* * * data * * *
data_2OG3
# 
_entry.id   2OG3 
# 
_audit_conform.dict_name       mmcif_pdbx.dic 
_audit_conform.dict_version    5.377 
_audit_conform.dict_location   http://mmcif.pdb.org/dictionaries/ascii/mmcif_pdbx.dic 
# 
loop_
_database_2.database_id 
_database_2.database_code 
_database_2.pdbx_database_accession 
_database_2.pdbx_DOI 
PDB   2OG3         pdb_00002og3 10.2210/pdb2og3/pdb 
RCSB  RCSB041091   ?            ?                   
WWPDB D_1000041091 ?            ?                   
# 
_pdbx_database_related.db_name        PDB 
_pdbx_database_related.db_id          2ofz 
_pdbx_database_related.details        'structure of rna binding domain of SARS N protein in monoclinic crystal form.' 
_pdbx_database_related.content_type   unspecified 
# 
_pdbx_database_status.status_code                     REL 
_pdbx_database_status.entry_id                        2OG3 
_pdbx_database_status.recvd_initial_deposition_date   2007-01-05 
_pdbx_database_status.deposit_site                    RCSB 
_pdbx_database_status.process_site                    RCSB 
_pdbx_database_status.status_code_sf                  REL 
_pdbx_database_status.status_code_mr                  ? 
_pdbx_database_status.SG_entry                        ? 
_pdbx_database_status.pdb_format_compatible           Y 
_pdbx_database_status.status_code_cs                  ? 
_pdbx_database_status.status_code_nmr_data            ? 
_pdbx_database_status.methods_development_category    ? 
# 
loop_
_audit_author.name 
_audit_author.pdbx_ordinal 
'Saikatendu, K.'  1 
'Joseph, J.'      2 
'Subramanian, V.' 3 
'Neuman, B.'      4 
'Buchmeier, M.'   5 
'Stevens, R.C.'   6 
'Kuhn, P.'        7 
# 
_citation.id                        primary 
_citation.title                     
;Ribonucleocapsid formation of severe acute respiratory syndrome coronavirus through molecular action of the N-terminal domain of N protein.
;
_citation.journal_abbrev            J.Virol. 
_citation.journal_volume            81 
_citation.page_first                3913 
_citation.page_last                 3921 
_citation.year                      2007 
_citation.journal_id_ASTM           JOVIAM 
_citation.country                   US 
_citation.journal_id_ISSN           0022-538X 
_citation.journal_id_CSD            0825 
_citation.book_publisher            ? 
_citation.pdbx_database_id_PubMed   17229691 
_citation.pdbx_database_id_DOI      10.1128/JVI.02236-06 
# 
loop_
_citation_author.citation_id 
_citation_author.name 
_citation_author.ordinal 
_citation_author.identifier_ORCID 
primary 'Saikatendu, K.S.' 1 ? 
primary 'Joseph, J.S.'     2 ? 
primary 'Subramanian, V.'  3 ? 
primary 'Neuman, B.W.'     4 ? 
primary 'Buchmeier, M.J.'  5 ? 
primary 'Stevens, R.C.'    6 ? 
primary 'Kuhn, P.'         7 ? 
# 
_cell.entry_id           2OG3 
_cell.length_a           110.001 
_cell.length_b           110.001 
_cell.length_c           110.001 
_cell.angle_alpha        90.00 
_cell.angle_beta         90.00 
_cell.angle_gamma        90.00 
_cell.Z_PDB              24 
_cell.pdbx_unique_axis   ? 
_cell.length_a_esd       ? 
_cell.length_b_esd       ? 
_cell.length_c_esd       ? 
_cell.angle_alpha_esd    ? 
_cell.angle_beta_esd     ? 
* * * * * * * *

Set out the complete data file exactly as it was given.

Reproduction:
data_2OG3
# 
_entry.id   2OG3 
# 
_audit_conform.dict_name       mmcif_pdbx.dic 
_audit_conform.dict_version    5.377 
_audit_conform.dict_location   http://mmcif.pdb.org/dictionaries/ascii/mmcif_pdbx.dic 
# 
loop_
_database_2.database_id 
_database_2.database_code 
_database_2.pdbx_database_accession 
_database_2.pdbx_DOI 
PDB   2OG3         pdb_00002og3 10.2210/pdb2og3/pdb 
RCSB  RCSB041091   ?            ?                   
WWPDB D_1000041091 ?            ?                   
# 
_pdbx_database_related.db_name        PDB 
_pdbx_database_related.db_id          2ofz 
_pdbx_database_related.details        'structure of rna binding domain of SARS N protein in monoclinic crystal form.' 
_pdbx_database_related.content_type   unspecified 
# 
_pdbx_database_status.status_code                     REL 
_pdbx_database_status.entry_id                        2OG3 
_pdbx_database_status.recvd_initial_deposition_date   2007-01-05 
_pdbx_database_status.deposit_site                    RCSB 
_pdbx_database_status.process_site                    RCSB 
_pdbx_database_status.status_code_sf                  REL 
_pdbx_database_status.status_code_mr                  ? 
_pdbx_database_status.SG_entry                        ? 
_pdbx_database_status.pdb_format_compatible           Y 
_pdbx_database_status.status_code_cs                  ? 
_pdbx_database_status.status_code_nmr_data            ? 
_pdbx_database_status.methods_development_category    ? 
# 
loop_
_audit_author.name 
_audit_author.pdbx_ordinal 
'Saikatendu, K.'  1 
'Joseph, J.'      2 
'Subramanian, V.' 3 
'Neuman, B.'      4 
'Buchmeier, M.'   5 
'Stevens, R.C.'   6 
'Kuhn, P.'        7 
# 
_citation.id                        primary 
_citation.title                     
;Ribonucleocapsid formation of severe acute respiratory syndrome coronavirus through molecular action of the N-terminal domain of N protein.
;
_citation.journal_abbrev            J.Virol. 
_citation.journal_volume            81 
_citation.page_first                3913 
_citation.page_last                 3921 
_citation.year                      2007 
_citation.journal_id_ASTM           JOVIAM 
_citation.country                   US 
_citation.journal_id_ISSN           0022-538X 
_citation.journal_id_CSD            0825 
_citation.book_publisher            ? 
_citation.pdbx_database_id_PubMed   17229691 
_citation.pdbx_database_id_DOI      10.1128/JVI.02236-06 
# 
loop_
_citation_author.citation_id 
_citation_author.name 
_citation_author.ordinal 
_citation_author.identifier_ORCID 
primary 'Saikatendu, K.S.' 1 ? 
primary 'Joseph, J.S.'     2 ? 
primary 'Subramanian, V.'  3 ? 
primary 'Neuman, B.W.'     4 ? 
primary 'Buchmeier, M.J.'  5 ? 
primary 'Stevens, R.C.'    6 ? 
primary 'Kuhn, P.'         7 ? 
# 
_cell.entry_id           2OG3 
_cell.length_a           110.001 
_cell.length_b           110.001 
_cell.length_c           110.001 
_cell.angle_alpha        90.00 
_cell.angle_beta         90.00 
_cell.angle_gamma        90.00 
_cell.Z_PDB              24 
_cell.pdbx_unique_axis   ? 
_cell.length_a_esd       ? 
_cell.length_b_esd       ? 
_cell.length_c_esd       ? 
_cell.angle_alpha_esd    ? 
_cell.angle_beta_esd     ? 